TAMPA — After three years of waiting, two families finally were allowed into their first homes of their own Saturday.
Habitat for Humanity of Hillsborough County celebrated the completion of its Providence Pointe neighborhood, a 15-home development on quiet Radio Lane off U.S. 301.
The final two families moved into their homes after all 15 homeowners released blue and white balloons to mark the new phase of their lives. A large group of volunteers, neighbors and family members crowded the narrow street for a block party and barbecue following the ribbon-cuttings.
Watching Habitat families see their new homes for the first time — after they have put in so many hours of “sweat equity” to help build them — is always an emotional experience for the volunteers, said Jackie Buckler, executive director of Habitat for Humanity of Hillsborough County.
“They work really hard and that’s one of the intentions,” she said. “They give back to the community.”
Workers broke ground on the two-, three- and four-bedroom homes in Providence Pointe in June 2011. The project cost an estimated $2.25 million and took almost 19,000 volunteer hours to build — all contributed by more than 50 local churches and companies.
Each family who received a home had to prove a certain level of financial need and donate 300 hours of their own time helping to build the houses, Buckler said. They pay interest-free mortgages on the houses to Habitat for Humanity and must contribute to the closing costs.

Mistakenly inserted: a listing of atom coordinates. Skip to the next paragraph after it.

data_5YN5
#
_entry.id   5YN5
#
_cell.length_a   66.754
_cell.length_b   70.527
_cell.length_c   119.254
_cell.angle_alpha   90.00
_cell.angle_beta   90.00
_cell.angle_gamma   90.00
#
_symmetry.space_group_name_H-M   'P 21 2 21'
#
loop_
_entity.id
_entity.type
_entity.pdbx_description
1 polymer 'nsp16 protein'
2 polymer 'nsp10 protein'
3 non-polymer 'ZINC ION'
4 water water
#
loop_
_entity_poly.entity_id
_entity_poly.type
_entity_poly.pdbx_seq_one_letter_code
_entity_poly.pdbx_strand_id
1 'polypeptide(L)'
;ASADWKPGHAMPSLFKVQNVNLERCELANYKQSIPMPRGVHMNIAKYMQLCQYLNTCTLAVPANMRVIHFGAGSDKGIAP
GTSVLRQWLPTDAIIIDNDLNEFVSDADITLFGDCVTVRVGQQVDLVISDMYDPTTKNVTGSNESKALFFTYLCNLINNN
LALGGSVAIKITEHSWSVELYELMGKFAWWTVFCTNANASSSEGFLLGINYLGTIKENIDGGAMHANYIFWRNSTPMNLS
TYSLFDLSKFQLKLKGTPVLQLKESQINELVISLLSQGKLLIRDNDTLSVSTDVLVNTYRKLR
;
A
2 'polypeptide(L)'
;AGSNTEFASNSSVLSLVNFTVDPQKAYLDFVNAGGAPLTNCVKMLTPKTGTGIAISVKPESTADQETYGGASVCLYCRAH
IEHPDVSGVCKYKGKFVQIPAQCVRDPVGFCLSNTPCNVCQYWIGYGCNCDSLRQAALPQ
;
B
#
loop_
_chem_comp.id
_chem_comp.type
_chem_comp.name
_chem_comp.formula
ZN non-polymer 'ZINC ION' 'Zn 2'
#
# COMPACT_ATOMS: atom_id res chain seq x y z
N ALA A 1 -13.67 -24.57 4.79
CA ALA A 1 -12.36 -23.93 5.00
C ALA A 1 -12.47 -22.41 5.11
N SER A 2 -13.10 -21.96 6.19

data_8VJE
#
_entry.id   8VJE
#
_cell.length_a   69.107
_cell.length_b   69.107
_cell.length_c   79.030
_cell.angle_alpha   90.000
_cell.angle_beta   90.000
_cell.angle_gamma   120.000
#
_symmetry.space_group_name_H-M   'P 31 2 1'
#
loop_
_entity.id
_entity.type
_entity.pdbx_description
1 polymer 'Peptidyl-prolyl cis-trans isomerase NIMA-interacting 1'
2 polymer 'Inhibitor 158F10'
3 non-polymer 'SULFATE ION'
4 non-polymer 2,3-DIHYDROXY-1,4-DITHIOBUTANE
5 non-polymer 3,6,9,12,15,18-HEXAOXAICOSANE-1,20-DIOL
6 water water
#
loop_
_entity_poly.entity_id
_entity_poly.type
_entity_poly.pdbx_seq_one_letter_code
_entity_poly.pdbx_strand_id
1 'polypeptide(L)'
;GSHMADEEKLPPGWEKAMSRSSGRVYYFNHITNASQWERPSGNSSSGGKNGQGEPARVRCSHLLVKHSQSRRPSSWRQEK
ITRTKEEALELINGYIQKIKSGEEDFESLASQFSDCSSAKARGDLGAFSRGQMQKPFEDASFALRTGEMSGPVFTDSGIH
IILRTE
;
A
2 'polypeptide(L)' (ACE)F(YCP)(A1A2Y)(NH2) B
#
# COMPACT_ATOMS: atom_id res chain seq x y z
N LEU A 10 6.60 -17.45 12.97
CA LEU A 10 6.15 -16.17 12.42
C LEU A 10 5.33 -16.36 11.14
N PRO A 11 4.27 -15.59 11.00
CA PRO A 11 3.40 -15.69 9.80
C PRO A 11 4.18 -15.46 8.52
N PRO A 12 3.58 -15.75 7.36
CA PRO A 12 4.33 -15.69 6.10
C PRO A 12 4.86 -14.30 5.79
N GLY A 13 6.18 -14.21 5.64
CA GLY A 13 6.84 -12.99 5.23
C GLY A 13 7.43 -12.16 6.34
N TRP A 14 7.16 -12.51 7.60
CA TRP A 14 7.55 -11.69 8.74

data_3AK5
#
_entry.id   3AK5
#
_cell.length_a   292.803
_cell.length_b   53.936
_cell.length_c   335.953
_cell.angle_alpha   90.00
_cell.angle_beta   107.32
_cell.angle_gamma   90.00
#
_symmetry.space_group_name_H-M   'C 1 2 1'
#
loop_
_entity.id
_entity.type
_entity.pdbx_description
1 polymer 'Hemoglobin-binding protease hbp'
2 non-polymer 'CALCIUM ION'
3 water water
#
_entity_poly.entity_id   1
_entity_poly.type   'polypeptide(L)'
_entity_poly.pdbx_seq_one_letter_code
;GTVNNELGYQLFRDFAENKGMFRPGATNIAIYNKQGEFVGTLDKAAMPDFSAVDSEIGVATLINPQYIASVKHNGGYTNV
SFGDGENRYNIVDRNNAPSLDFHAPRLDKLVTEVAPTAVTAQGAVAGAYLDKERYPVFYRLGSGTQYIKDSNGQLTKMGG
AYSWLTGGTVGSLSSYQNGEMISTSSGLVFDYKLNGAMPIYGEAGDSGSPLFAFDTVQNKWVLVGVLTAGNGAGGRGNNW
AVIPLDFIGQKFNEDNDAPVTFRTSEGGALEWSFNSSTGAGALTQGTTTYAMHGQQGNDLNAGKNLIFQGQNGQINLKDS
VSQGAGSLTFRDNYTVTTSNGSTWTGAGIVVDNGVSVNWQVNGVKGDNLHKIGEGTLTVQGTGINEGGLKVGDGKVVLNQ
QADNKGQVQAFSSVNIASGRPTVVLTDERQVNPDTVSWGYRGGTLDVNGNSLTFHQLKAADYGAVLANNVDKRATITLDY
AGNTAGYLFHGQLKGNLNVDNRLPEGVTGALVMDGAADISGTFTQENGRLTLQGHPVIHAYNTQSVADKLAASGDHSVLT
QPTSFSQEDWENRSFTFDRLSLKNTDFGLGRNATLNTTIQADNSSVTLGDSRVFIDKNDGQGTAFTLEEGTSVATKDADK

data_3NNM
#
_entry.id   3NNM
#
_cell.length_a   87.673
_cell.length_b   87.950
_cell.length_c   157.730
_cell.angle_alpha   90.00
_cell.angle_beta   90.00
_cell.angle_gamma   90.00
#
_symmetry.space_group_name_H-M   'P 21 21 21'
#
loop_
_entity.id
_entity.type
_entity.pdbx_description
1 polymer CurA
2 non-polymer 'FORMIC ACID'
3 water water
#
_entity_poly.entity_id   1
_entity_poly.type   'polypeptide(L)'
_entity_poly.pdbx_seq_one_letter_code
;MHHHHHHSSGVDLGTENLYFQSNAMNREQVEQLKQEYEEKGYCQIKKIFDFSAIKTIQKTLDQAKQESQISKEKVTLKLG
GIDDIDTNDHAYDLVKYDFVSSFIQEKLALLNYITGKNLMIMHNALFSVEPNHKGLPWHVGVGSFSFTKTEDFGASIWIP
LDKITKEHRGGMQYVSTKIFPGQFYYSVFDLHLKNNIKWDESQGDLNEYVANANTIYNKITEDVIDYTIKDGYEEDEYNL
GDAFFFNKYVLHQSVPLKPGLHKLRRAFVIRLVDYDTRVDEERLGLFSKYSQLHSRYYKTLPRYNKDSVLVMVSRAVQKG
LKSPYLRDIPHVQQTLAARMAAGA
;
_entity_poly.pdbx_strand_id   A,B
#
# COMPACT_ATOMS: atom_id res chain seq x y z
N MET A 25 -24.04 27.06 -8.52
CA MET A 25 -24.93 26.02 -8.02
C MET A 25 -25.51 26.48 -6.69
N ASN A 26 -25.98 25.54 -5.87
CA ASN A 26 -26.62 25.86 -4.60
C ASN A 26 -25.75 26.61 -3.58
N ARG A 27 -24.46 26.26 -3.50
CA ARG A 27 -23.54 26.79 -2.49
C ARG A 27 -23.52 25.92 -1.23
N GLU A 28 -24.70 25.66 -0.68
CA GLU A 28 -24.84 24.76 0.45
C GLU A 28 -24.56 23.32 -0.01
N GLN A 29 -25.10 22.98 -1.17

Tina Crist, 41, moved into one of the first completed Providence Pointe homes in 2012. Her two daughters, Jasmine and Chloe, have Hello Kitty-themed bedrooms with glow-in-the-dark stars on the ceiling. Before they moved to Radio Lane, they lived with Crist’s mom.
Crist loved that with Habitat she was able to help build her own house.
“They make us able to have a home just like anyone else,” she said. “We can have that American dream.”
The mortgages Habitat for Humanity collects on the houses the organization has built help pay for construction of future homes. In August the organization expects to begin work on the first of four homes planned in the Seminole Heights neighborhood. Volunteers also will help low-income families in the neighborhood that already have homes but need assistance with minor repairs, exterior painting and landscaping.
Steel producer Gerdau, based in Tampa, donated more than $200,000 to help fund construction of three of the homes in Providence Pointe.
Jim Kerkvliet, Gerdau’s vice president of sales and marketing, is the vice-chair of the board for Habitat for Humanity of Hillsborough County.
“This has always been one of my passions,” he said at the ribbon-cutting for the new homes Saturday.
His company has sponsored a total of seven Habitat homes in the Tampa area, he said.
“It’s not a handout,” he said. “It’s a hand up.”